Cyrus Mistry Death: Not Wearing Rear Seat Belt Can Cost You Your Life!

On Sunday afternoon, Cyrus Mistry, former Chairman of Tata Motors, lost his life after meeting with a car accident. As per the preliminary findings, Mistry was travelling in Mercedes Benz GLC and was sitting in the back seat. The car, after reaching a bridge over the Surya river, hit the divider and led to the killing of passengers sitting at the back. According to sources, Cyrus and his fellow passenger were not wearing seat belts, due to which they experienced severe injuries and lost their lives. The person sitting in the front seat, however, experienced minimal injuries due to the deployment of airbags in time. Although the death of the former chairman seems obvious due to the crash, it raised concerns regarding the speed limits on highways, airbags deployment, and seat belt protection mechanisms in the vehicles.

What Is Maharashtra Police Response? 

In its initial findings, the Maharashtra police found the overspeeding of Mercedes Benz GLC as one of the main causes behind the accident. The police stated that the Mercedes Benz GLC travelled a distance of 20 km in just 9 minutes after crossing the Charoti check post in the Palghar district. In support of its assumptions, the police checked the timing and CCTV footage of the Charoti check post.  The investigating officer stated: “As per the preliminary investigation, overspeeding and the error of judgement caused the driver to lose control over the vehicle. As per our analysis of the CCTV footage captured at the Charoti check post, we found that the car crossed the check post at 2:21 pm, and the accident took place nine minutes later at a distance of 20 km,”

Who Were Travelling In The Car?

According to the sources, the former chairman of Tata Motors was travelling in a Mercedes-Benz GLC sports utility vehicle with Darius Pandole, former independent director in the Tata Group. In addition to him, Anahita Pandole, wife of Darius, and Jehangir Pandole, Darius's brother, were in the car. According to eyewitnesses, Anahita Pandole, a Mumbai-based gynaecologist, was driving the car and lost control of the vehicle while trying to overtake another vehicle from the wrong side. The loss of control led the vehicle to hit a divider at a very high speed.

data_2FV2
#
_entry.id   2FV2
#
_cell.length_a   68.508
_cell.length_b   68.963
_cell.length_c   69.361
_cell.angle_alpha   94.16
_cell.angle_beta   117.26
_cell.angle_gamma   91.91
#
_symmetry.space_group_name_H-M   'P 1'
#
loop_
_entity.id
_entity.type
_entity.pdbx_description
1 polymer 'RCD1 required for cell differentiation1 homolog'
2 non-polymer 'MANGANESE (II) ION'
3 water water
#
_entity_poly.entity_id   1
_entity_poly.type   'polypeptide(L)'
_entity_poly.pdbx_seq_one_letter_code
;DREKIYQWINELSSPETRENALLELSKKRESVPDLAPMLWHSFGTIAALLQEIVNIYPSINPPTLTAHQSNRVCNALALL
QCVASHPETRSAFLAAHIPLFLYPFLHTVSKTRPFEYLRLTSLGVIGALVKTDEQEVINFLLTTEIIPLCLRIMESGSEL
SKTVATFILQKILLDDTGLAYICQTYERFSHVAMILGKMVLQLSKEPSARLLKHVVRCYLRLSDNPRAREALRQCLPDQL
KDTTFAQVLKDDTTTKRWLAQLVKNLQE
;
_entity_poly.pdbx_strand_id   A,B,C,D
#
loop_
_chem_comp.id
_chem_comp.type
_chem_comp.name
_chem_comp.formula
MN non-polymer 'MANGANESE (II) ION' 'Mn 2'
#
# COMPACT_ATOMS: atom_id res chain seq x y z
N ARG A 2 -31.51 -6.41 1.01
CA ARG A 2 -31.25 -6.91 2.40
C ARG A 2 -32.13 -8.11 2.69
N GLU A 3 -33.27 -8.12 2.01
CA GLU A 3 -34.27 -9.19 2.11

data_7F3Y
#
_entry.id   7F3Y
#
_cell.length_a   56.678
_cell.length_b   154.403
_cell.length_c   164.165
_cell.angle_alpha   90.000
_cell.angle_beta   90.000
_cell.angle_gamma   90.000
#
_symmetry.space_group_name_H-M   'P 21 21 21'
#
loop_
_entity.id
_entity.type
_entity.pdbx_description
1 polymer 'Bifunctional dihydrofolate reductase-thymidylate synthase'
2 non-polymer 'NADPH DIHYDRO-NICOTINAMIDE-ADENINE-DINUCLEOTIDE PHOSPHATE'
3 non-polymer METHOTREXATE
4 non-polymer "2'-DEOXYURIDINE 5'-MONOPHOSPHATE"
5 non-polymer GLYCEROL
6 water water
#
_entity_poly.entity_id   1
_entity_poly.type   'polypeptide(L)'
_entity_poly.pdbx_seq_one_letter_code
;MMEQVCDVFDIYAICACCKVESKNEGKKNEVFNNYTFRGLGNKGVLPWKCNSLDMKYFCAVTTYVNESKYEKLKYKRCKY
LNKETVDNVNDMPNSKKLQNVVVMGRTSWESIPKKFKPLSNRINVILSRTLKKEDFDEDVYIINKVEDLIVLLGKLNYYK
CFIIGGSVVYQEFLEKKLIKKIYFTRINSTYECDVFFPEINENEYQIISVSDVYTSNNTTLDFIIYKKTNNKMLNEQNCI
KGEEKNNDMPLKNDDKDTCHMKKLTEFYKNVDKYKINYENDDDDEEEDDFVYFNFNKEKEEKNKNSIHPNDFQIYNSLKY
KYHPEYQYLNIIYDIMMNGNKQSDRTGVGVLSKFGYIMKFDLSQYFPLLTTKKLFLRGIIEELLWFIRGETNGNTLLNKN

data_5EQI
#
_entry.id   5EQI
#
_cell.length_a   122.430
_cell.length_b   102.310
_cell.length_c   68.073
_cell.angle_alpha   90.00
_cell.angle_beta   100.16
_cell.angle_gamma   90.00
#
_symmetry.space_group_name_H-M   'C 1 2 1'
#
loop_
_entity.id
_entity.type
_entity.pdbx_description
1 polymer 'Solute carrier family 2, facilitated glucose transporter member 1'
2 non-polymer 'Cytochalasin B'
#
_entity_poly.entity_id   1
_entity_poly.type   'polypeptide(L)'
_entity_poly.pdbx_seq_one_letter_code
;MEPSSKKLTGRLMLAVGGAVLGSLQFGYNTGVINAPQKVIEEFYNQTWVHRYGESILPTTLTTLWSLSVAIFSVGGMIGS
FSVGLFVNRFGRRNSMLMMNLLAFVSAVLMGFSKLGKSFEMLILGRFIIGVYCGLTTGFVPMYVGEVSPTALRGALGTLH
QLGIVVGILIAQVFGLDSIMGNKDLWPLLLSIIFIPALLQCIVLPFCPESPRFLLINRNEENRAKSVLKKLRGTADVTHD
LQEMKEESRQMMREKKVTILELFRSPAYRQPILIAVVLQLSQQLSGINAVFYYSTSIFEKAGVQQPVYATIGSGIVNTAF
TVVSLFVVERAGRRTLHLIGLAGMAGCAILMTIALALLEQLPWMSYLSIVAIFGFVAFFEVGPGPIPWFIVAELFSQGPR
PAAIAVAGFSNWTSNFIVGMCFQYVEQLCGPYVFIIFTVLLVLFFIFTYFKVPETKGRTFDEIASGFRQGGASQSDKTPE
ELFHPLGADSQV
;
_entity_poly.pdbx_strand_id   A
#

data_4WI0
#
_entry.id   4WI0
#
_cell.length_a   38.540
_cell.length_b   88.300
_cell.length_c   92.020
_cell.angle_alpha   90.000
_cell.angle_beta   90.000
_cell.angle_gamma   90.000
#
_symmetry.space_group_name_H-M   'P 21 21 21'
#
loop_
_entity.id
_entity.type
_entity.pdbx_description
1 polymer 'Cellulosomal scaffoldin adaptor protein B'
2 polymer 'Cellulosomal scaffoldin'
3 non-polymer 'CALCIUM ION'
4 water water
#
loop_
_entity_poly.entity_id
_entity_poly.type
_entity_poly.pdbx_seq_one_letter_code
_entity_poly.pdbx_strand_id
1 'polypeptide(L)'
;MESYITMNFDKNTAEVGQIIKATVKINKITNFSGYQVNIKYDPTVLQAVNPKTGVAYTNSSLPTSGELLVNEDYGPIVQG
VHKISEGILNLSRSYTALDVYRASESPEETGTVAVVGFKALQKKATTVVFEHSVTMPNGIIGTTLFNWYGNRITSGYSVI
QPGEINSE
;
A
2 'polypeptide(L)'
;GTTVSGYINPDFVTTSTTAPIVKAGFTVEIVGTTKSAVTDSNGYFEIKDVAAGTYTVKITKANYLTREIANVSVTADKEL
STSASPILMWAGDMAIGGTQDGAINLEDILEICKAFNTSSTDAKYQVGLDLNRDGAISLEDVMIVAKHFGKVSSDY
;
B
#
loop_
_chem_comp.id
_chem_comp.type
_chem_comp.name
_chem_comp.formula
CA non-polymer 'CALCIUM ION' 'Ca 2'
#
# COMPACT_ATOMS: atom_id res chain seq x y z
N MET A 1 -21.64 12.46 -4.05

Road Accidents - A Common Event in India

Mistry's death due to the car accident has sparked calls for stricter actions against the overspeeding of vehicles on Indian roads. As per the NCRB report on road accidents death, more than 85,000 people lose their lives due to overspeeding. Hence, there is an urgent need to address overspeeding in the country. The second key observation from Mistry's death opens up the issue of the non-popularity of seat belt culture among Indians. It is usually found that Indians, no matter which class they belong to, avoid wearing seat belts while sitting at the back.  Here, it is important to note that vehicle manufacturers provide seatbelts in the rear seat as well. However, the reluctance comes from the passenger's side in wearing seatbelts. The third aspect which comes into play involves the importance of airbags for rear passengers. In the case of Cyrus Mistry death, the investigating officers are yet to identify whether the Mercedes GLC deployed airbags in time and whether it could have prevented loss of lives. According to sources, the central government is soon going to make it compulsory for car manufacturers to equip at least six airbags in the vehicle.  Meanwhile, several car manufacturers have raised questions about the move. They cited that in a country where people prefer buying small cars how it will be possible to fit six airbags at a lower cost. They have argued that cost is the main factor which people consider while buying new vehicles.

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